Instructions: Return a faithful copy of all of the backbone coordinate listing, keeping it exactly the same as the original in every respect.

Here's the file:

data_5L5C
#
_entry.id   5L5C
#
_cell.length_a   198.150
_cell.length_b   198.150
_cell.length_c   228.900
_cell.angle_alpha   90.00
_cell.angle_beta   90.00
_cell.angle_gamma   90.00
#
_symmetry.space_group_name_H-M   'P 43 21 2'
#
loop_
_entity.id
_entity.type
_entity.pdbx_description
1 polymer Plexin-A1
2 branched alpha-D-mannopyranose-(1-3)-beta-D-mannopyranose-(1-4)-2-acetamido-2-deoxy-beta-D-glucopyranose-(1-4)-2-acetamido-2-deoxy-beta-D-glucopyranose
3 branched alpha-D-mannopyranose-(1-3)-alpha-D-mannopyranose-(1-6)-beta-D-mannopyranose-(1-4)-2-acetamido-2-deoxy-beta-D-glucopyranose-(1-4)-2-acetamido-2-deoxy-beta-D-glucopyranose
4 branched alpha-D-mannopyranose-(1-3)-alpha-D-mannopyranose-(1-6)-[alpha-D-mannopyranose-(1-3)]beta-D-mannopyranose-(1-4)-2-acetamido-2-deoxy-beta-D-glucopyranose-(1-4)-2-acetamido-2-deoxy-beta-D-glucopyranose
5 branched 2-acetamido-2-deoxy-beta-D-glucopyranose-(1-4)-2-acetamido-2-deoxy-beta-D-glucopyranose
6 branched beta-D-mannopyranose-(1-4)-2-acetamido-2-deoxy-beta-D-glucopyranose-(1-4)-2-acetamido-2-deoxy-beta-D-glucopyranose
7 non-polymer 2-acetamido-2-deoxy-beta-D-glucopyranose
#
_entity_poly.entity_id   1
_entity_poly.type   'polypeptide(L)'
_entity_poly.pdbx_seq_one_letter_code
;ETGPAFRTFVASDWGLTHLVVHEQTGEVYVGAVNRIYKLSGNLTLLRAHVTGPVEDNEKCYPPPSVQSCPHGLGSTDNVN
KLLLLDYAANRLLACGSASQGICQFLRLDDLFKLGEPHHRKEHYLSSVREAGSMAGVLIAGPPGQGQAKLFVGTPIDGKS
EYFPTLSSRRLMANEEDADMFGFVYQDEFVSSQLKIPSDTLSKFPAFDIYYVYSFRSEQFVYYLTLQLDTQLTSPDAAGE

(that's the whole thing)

data_5L5C
#
_entry.id   5L5C
#
_cell.length_a   198.150
_cell.length_b   198.150
_cell.length_c   228.900
_cell.angle_alpha   90.00
_cell.angle_beta   90.00
_cell.angle_gamma   90.00
#
_symmetry.space_group_name_H-M   'P 43 21 2'
#
loop_
_entity.id
_entity.type
_entity.pdbx_description
1 polymer Plexin-A1
2 branched alpha-D-mannopyranose-(1-3)-beta-D-mannopyranose-(1-4)-2-acetamido-2-deoxy-beta-D-glucopyranose-(1-4)-2-acetamido-2-deoxy-beta-D-glucopyranose
3 branched alpha-D-mannopyranose-(1-3)-alpha-D-mannopyranose-(1-6)-beta-D-mannopyranose-(1-4)-2-acetamido-2-deoxy-beta-D-glucopyranose-(1-4)-2-acetamido-2-deoxy-beta-D-glucopyranose
4 branched alpha-D-mannopyranose-(1-3)-alpha-D-mannopyranose-(1-6)-[alpha-D-mannopyranose-(1-3)]beta-D-mannopyranose-(1-4)-2-acetamido-2-deoxy-beta-D-glucopyranose-(1-4)-2-acetamido-2-deoxy-beta-D-glucopyranose
5 branched 2-acetamido-2-deoxy-beta-D-glucopyranose-(1-4)-2-acetamido-2-deoxy-beta-D-glucopyranose
6 branched beta-D-mannopyranose-(1-4)-2-acetamido-2-deoxy-beta-D-glucopyranose-(1-4)-2-acetamido-2-deoxy-beta-D-glucopyranose
7 non-polymer 2-acetamido-2-deoxy-beta-D-glucopyranose
#
_entity_poly.entity_id   1
_entity_poly.type   'polypeptide(L)'
_entity_poly.pdbx_seq_one_letter_code
;ETGPAFRTFVASDWGLTHLVVHEQTGEVYVGAVNRIYKLSGNLTLLRAHVTGPVEDNEKCYPPPSVQSCPHGLGSTDNVN
KLLLLDYAANRLLACGSASQGICQFLRLDDLFKLGEPHHRKEHYLSSVREAGSMAGVLIAGPPGQGQAKLFVGTPIDGKS
EYFPTLSSRRLMANEEDADMFGFVYQDEFVSSQLKIPSDTLSKFPAFDIYYVYSFRSEQFVYYLTLQLDTQLTSPDAAGE